Fri, 10/22/2010 - 12:15

One of the most trumpeted special operations of the Bulgarian police, dubbed "Octopus," came to a spectacular denouement when the court ordered its chief suspect, Aleksey Petrov, to be released from jail and put under house arrest.

octopus bulgaria.jpg

A flurry of political, diplomatic and media activity ensued, but this can scarcely conceal the fact that out of the nine original suspects, just three remain accused, while from the comfort of his home the "Head of the Octopus" has declared his intention of getting involved in politics.

Aleksey Petrov, former special forces officer, entrepreneur, adviser to DANS, or State Agency for National Security, former professor and, reportedly, former associate of current Prime Minister Boyko Borisov, has been accused of many crimes and misdeeds, including smuggling and various other rackets. His arrest at the beginning of 2010 was applauded, in a highly unusual diplomatic move by, among others, American Ambassador James Warlick. "I am surprised by his release," Warlick is now quoted as saying, adding that Petrov remains a "dangerous man."

Among other things, Petrov had access to the highest rated confidential information in DANS.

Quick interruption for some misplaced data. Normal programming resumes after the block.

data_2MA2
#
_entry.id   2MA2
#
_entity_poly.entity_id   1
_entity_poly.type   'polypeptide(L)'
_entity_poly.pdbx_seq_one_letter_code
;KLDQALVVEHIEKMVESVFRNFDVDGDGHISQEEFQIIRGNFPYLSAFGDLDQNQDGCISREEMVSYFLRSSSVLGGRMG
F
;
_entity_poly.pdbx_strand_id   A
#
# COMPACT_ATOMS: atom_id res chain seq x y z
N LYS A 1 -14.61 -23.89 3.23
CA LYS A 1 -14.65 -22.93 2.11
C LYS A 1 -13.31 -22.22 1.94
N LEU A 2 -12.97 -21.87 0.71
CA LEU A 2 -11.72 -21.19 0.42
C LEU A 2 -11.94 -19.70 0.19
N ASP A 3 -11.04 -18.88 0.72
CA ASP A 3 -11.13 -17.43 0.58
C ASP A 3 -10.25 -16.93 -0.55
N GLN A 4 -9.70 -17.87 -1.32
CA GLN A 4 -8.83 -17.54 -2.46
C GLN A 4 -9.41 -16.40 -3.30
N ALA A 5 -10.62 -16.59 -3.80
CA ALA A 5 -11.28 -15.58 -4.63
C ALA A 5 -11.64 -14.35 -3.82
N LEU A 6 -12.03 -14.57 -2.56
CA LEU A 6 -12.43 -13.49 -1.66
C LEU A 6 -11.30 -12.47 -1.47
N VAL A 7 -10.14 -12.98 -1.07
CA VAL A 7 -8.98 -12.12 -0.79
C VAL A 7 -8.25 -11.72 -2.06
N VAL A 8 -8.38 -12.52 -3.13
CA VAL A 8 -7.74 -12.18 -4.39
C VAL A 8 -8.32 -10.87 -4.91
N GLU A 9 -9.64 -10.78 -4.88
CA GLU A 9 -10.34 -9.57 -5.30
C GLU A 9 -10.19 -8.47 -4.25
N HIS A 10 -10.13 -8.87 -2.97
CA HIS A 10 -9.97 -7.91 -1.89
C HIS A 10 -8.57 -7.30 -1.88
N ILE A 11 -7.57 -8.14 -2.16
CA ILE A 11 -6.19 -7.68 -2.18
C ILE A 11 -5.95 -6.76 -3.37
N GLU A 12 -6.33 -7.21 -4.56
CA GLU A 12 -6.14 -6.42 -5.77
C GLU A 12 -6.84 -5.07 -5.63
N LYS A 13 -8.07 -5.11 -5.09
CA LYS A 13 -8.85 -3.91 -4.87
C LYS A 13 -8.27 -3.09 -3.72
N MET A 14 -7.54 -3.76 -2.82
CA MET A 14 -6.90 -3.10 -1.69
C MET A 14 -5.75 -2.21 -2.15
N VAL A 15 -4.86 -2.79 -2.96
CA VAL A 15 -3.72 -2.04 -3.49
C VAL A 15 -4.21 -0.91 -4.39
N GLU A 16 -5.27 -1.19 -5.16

Interior Minister Tsvetan Tsvetanov is furious. He has resorted to his usual adage that, whatever his men do, the courts undo because they usually release whoever gets arrested for lack of evidence or some other procedural faux pas. Yane Yanev, the leader of the RZS, or Order, Law and Justice Party, has been quick to resume his erstwhile role of mouthpiece for Petrov, from the days when the latter had access to all DANS's secrets. For those in the know, Yanev got elected to parliament in 2009 solely on foot of his "fearless" fight against corruption, based on information leaked to him from the Bulgarian version of the FBI. According to Tsvetanov, now is the chance for Yanev to become the political attorney for organised crime.

"Scandal is the authentic emanation of Bulgarian public life," commented Stefan Popov, an intellectual and the former head of the Open Society Foundation in Sofia. The question remains, however, who will go to jail and when? Perhaps Octopus Paul might have the answer?

Issue 49-50

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